This article is from guest blogger and BNI Executive Director Dana Gallagher.
For the first time in American history, three generations – Baby Boomers, Generation X, and Millennials – all with different work ethics, values, beliefs and experiences are working side-by side. One generation stands out from the rest because they have become the largest generation in the workforce. Who are they? You guessed it… Millennials!
Let’s take a step back. What is a Millennial? This term refers to the generations born between 1982 and the early 2000’s. Born in the year 1990, I am proud to say that I, myself am a Millennial. In this article I will be focusing on how my generation does business, communicates, and networks.
Face-to-face networking will never go out of style. This leads me to a common misconception; that millennials would rather network with one another via social media than face-to-face. All of my experiences, and everyone I know, have shown this to be the exact opposite. If we had a choice of either type of networking the answer would be face-to-face every time, hands down. Human interaction is one of the most powerful ways to network and connect with others.
With that being said, getting out to networking events every night and seeing people isn’t always an option. Lucky for us, we have other means of building relationships when we are unable to meet face-to-face. So what are some of the other ways we network and how does our different generational attributes effect the way we communicate?
On a daily basis, I communicate with people approximately ten different ways. The most common ways are text messaging, group text messages, phone calls, e-mail, Facebook, Facebook group pages, Facebook Messenger, SnapChat, FaceTime, and LinkedIn. Many other millennials use apps, like GroupMe, Voxer, Twitter, Skype, and Kik as a means to meet and connect with other people. Wait a minute, why do Millennials choose to use all these ways to communicate? Simply put, it’s quick, easy, and switching tasks helps hold our interest.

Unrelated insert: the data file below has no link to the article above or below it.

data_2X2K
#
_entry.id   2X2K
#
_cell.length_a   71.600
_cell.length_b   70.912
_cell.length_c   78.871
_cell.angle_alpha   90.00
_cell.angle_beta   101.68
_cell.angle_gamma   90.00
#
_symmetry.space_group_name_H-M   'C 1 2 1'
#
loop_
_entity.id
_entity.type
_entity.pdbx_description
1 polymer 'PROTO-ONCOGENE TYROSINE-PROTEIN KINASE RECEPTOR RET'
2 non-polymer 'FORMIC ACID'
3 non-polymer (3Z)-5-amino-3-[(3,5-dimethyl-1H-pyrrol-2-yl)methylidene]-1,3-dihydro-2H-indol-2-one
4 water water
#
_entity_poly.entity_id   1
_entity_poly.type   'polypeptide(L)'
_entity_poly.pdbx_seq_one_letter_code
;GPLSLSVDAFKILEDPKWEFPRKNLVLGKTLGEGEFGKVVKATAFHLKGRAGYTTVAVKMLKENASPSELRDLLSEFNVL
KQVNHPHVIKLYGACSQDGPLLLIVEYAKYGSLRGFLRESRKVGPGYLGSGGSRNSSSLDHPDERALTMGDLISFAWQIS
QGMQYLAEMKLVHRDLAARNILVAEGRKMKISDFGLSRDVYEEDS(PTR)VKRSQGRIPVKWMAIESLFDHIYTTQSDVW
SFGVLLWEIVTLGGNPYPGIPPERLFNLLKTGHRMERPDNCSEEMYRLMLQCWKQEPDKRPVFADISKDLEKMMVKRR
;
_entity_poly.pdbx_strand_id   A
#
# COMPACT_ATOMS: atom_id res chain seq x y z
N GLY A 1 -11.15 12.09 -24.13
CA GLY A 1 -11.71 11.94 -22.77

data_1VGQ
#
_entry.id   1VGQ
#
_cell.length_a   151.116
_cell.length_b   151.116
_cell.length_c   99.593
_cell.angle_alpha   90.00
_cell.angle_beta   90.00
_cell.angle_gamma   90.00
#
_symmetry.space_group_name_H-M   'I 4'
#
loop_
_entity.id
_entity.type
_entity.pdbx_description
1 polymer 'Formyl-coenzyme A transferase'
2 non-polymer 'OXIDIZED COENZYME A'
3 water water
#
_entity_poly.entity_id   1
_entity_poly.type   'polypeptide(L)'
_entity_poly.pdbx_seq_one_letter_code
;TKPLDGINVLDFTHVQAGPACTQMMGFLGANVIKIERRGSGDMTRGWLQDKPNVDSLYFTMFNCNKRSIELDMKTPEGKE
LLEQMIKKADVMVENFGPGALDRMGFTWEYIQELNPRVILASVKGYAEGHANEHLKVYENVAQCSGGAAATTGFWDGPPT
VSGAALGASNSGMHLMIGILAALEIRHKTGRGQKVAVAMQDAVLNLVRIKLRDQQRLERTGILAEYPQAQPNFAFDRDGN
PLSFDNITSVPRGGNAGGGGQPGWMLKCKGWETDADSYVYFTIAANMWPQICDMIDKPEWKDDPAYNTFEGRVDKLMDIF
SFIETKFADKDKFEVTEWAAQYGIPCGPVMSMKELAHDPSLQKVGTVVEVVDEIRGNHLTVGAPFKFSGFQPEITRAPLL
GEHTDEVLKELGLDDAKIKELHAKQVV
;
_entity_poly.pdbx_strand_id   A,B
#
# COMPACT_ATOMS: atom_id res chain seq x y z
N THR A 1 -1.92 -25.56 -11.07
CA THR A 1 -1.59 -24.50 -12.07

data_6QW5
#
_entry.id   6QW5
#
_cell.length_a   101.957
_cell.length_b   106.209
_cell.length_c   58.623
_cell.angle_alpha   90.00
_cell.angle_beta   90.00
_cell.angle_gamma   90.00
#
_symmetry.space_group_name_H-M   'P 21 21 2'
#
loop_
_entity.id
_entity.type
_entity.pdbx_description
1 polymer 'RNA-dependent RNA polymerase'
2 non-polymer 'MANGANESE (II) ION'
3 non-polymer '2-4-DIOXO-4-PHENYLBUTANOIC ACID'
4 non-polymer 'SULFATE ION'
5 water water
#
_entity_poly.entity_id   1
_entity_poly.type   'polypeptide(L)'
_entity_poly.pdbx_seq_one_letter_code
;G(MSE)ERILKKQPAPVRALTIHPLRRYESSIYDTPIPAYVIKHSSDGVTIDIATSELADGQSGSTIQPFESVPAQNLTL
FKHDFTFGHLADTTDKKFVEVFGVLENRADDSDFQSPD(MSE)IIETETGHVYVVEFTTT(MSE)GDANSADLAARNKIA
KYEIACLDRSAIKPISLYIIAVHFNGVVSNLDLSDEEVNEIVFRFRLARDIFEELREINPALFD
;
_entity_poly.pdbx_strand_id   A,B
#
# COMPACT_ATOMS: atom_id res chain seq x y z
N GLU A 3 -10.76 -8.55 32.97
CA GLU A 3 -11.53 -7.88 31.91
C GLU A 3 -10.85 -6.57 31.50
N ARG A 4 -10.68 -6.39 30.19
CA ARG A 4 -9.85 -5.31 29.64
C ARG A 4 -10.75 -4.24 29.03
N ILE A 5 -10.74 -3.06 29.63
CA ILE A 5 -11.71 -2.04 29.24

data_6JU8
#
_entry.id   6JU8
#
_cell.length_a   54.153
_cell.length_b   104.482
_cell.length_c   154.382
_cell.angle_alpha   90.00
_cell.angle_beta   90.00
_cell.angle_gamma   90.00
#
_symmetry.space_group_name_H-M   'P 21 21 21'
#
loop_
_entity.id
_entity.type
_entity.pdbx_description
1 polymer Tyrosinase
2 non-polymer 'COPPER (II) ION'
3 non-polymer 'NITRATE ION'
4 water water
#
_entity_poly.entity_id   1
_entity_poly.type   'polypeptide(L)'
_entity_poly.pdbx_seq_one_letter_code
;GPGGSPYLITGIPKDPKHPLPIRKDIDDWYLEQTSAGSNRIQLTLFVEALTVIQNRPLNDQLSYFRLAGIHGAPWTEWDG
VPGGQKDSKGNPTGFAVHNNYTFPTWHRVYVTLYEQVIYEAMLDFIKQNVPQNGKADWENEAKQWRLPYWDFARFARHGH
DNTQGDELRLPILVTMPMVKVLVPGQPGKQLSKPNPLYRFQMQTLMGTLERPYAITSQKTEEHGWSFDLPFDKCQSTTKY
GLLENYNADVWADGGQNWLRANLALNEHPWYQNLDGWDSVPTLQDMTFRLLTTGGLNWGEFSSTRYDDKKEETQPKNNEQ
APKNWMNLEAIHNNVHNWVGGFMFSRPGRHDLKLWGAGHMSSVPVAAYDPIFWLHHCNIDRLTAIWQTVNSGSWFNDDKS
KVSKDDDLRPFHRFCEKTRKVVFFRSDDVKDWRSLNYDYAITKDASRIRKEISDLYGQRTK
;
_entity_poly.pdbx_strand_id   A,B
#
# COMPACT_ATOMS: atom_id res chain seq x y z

While referring to our communication style, informality is key. For the most part we find it completely acceptable to reach out to other business associates, bosses, and acquaintances via text, LinkedIn, Facebook messenger, Google hangouts, or whatever else. As long as we get in touch with the person we need, why does it matter how we do so?
After meeting someone at a networking event, wedding, back yard barbecue, or any other get-together, we will most likely friend them on Facebook, add them on SnapChat, follow them on Instagram, connect with them on LinkedIn, or all of the above. By having so many resources to connect with each other we are able to build relationships faster (from the mass amounts of information online) and keep our relationships longer because of the ease of staying in touch. I may not see you for two years but I know you have become engaged, bought a house, went on vacation, and adopted a new dog, all because you friended me on Facebook. In short, it’s easier for millennials to establish long term relationships.
We are a generation that prefers to socialize and work in groups because we grew up in an environment that promoted constant team work. On a daily basis, our school teachers would have us work in groups to accomplish assignments. When everyone played their part, we learned that by working together we can achieve more, create a better result, and have fun! Our grade school teaching style fostered the belief that collaboration is the most effective way to get a job done.
One of the reasons that BNI is so great for millennials is that it accomplishes two things at once. We are able to socialize in a group setting while also building a network of people who can help accomplish one another’s goals by working together as a team. There is no better support system for a young entrepreneur or business professional than a group of entrepreneurs, professionals, and field experts that can share their best practices and learn together.
Our generation is pursuing careers for more than a paycheck and rejecting the old school mentality of the more you work, the more you’re worth. We believe that success is based on efficiency and results, rather than long hours and harder work. By completing our work quicker, we are able to get more accomplished throughout the day and fulfill our desire to maintain a healthy work-life balance.
The focus on a healthy work-life balance has caused a change in the beginning stages of networking. Rather than the typical conversation starter, “Tell me about your business,” you are more likely to hear millennials start a conversation off with, “What do you like to do?” or “Tell me about yourself.” Why is that? Well, we’re pickier about the people with whom we do business. Millennials prefer to work alongside people whose values and interests align with their own.
Of course, it goes almost without saying that every person is an individual, so keep in mind that some of the characteristics we’ve discussed may not be applicable to every millennial. However, the information in this article refers to the millennial generation as a whole and the common trends that will help you to network and better communicate with them in professional circles.